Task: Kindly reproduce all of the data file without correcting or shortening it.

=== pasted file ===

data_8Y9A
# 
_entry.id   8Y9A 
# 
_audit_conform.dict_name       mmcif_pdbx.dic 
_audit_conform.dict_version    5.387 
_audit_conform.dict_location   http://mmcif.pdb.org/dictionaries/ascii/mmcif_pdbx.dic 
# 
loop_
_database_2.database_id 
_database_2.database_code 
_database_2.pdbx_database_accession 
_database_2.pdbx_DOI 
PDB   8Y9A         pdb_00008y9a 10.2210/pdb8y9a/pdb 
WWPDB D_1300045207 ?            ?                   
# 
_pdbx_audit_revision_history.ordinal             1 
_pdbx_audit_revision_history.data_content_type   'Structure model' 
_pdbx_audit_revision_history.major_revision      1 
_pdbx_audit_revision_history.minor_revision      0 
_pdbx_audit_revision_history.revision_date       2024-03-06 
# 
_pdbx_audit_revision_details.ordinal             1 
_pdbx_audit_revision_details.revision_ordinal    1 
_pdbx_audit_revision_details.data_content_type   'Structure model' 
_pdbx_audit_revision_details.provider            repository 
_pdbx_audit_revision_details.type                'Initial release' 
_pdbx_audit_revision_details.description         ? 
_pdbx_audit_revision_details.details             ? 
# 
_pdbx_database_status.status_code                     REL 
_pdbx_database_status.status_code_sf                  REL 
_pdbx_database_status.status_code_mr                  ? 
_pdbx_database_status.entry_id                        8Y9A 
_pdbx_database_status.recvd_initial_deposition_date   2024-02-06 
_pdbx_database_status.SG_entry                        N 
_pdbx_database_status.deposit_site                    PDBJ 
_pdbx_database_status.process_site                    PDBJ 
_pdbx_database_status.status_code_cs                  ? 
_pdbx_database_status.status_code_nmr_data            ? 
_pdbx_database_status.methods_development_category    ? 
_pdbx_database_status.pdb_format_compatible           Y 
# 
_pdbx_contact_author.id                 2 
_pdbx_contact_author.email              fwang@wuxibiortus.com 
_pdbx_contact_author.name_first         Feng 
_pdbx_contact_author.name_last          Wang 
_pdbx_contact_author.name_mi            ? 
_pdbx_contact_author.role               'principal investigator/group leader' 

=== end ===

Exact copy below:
data_8Y9A
# 
_entry.id   8Y9A 
# 
_audit_conform.dict_name       mmcif_pdbx.dic 
_audit_conform.dict_version    5.387 
_audit_conform.dict_location   http://mmcif.pdb.org/dictionaries/ascii/mmcif_pdbx.dic 
# 
loop_
_database_2.database_id 
_database_2.database_code 
_database_2.pdbx_database_accession 
_database_2.pdbx_DOI 
PDB   8Y9A         pdb_00008y9a 10.2210/pdb8y9a/pdb 
WWPDB D_1300045207 ?            ?                   
# 
_pdbx_audit_revision_history.ordinal             1 
_pdbx_audit_revision_history.data_content_type   'Structure model' 
_pdbx_audit_revision_history.major_revision      1 
_pdbx_audit_revision_history.minor_revision      0 
_pdbx_audit_revision_history.revision_date       2024-03-06 
# 
_pdbx_audit_revision_details.ordinal             1 
_pdbx_audit_revision_details.revision_ordinal    1 
_pdbx_audit_revision_details.data_content_type   'Structure model' 
_pdbx_audit_revision_details.provider            repository 
_pdbx_audit_revision_details.type                'Initial release' 
_pdbx_audit_revision_details.description         ? 
_pdbx_audit_revision_details.details             ? 
# 
_pdbx_database_status.status_code                     REL 
_pdbx_database_status.status_code_sf                  REL 
_pdbx_database_status.status_code_mr                  ? 
_pdbx_database_status.entry_id                        8Y9A 
_pdbx_database_status.recvd_initial_deposition_date   2024-02-06 
_pdbx_database_status.SG_entry                        N 
_pdbx_database_status.deposit_site                    PDBJ 
_pdbx_database_status.process_site                    PDBJ 
_pdbx_database_status.status_code_cs                  ? 
_pdbx_database_status.status_code_nmr_data            ? 
_pdbx_database_status.methods_development_category    ? 
_pdbx_database_status.pdb_format_compatible           Y 
# 
_pdbx_contact_author.id                 2 
_pdbx_contact_author.email              fwang@wuxibiortus.com 
_pdbx_contact_author.name_first         Feng 
_pdbx_contact_author.name_last          Wang 
_pdbx_contact_author.name_mi            ? 
_pdbx_contact_author.role               'principal investigator/group leader' 